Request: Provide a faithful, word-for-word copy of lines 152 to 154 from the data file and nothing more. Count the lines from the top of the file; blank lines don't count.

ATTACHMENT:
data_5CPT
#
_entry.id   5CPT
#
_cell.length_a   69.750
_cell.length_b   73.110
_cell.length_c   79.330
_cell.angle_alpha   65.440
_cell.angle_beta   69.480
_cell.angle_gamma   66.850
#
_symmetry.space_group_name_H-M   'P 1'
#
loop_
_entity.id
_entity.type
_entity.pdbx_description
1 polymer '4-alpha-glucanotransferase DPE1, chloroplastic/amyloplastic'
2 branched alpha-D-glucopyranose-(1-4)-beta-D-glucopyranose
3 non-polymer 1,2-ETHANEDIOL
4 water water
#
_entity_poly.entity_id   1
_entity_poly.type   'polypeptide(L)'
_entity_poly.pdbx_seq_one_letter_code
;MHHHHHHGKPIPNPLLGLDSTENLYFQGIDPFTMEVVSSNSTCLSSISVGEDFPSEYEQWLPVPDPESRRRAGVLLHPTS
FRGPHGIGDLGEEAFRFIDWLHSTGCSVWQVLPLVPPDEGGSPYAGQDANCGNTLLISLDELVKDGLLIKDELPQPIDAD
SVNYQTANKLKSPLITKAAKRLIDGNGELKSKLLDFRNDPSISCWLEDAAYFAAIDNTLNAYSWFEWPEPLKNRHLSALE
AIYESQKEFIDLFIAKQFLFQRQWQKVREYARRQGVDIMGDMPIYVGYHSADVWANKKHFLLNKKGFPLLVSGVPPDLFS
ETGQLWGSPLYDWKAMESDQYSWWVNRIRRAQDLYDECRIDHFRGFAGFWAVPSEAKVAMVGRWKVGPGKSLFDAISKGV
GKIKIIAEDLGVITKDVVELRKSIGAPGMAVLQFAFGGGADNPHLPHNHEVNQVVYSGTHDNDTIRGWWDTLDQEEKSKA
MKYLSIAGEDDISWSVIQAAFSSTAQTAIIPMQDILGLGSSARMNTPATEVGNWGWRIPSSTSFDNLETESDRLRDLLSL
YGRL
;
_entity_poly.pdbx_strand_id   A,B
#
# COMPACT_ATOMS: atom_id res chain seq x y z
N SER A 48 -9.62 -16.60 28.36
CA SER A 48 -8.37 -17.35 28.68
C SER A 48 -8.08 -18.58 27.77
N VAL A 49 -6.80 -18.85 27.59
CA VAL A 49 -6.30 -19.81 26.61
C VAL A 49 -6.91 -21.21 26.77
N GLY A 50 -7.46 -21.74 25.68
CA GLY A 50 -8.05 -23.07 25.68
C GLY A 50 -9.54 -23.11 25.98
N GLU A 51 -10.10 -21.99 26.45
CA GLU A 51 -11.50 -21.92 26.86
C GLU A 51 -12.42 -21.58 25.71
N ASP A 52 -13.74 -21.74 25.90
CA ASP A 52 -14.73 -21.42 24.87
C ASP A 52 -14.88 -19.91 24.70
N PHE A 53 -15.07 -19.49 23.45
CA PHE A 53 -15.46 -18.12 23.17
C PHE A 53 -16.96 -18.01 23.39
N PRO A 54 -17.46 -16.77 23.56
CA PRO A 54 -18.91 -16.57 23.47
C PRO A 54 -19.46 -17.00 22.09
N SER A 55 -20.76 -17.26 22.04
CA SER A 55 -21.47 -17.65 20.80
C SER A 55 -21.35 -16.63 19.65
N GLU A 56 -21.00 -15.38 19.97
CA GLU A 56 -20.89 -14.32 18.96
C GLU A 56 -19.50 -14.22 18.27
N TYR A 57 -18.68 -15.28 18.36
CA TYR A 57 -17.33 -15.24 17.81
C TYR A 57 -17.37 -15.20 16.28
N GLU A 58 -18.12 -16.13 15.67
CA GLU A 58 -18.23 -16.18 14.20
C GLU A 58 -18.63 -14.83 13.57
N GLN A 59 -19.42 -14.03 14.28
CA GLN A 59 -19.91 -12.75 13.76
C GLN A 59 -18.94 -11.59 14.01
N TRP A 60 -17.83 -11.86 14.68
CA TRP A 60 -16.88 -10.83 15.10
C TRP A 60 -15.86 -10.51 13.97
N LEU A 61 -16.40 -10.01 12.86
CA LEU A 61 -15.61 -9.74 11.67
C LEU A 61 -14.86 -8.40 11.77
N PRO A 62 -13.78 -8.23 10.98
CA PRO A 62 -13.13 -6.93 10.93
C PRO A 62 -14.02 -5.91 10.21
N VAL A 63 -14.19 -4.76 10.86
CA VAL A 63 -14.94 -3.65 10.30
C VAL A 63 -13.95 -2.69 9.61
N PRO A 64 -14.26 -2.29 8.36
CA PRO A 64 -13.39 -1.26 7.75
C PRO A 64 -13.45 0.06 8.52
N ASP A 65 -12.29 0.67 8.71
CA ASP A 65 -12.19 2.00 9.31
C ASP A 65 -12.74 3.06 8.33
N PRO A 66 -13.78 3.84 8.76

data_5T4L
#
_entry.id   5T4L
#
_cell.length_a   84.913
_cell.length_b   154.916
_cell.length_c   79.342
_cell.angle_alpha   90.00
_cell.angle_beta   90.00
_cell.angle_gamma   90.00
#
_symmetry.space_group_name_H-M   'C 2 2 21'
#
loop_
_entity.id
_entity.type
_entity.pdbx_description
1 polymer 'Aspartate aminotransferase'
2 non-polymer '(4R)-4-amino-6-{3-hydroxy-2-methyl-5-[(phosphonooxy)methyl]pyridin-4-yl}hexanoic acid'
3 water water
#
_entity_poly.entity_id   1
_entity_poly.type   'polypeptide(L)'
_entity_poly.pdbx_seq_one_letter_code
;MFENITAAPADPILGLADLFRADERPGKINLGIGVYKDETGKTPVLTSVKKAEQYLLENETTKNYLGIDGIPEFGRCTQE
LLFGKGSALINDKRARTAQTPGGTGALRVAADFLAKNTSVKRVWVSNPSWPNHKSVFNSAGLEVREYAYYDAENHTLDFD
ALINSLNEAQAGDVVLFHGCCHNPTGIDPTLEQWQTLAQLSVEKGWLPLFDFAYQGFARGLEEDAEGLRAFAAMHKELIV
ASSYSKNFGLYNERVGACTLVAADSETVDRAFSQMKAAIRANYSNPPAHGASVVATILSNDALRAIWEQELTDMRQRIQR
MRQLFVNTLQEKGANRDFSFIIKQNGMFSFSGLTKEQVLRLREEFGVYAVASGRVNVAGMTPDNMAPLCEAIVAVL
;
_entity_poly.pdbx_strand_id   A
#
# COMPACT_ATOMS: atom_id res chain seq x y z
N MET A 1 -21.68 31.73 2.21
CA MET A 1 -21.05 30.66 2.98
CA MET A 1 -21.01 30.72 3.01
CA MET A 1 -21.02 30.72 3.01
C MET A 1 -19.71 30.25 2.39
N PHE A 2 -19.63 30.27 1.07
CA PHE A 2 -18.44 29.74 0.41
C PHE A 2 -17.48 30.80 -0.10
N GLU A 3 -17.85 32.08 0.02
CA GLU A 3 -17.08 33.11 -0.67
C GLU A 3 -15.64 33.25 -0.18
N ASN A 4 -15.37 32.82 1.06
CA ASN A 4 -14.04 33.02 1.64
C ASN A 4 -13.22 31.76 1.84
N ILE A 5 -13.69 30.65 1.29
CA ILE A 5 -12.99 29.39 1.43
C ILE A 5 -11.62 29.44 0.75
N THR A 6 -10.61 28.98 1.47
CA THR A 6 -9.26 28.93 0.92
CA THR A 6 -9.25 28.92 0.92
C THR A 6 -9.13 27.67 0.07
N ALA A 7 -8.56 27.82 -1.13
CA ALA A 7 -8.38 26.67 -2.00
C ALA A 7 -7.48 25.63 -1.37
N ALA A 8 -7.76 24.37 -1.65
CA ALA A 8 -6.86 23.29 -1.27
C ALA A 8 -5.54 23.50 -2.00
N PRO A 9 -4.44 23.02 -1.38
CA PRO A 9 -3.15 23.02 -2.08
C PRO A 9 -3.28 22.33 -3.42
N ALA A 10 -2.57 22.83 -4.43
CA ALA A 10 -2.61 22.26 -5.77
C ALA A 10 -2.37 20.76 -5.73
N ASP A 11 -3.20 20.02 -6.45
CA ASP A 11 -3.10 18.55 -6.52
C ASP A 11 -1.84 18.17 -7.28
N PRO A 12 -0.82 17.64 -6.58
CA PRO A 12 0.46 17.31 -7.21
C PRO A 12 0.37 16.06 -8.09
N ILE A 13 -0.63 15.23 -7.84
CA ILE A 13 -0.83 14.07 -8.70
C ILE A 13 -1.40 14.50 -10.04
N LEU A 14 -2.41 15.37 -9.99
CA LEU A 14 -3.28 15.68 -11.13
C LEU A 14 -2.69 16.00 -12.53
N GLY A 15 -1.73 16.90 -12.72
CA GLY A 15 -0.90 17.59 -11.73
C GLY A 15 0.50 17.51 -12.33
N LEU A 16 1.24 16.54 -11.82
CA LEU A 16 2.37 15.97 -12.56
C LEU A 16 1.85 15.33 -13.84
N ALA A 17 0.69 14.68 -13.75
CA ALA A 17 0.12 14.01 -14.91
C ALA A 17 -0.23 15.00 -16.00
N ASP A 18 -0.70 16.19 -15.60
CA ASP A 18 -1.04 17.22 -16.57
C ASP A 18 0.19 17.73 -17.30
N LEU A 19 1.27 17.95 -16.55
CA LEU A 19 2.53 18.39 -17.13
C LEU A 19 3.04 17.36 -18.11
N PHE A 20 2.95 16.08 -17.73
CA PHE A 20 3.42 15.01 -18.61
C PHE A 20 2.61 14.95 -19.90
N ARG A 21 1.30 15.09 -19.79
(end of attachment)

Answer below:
C ALA A 8 -5.54 23.50 -2.00
N PRO A 9 -4.44 23.02 -1.38
CA PRO A 9 -3.15 23.02 -2.08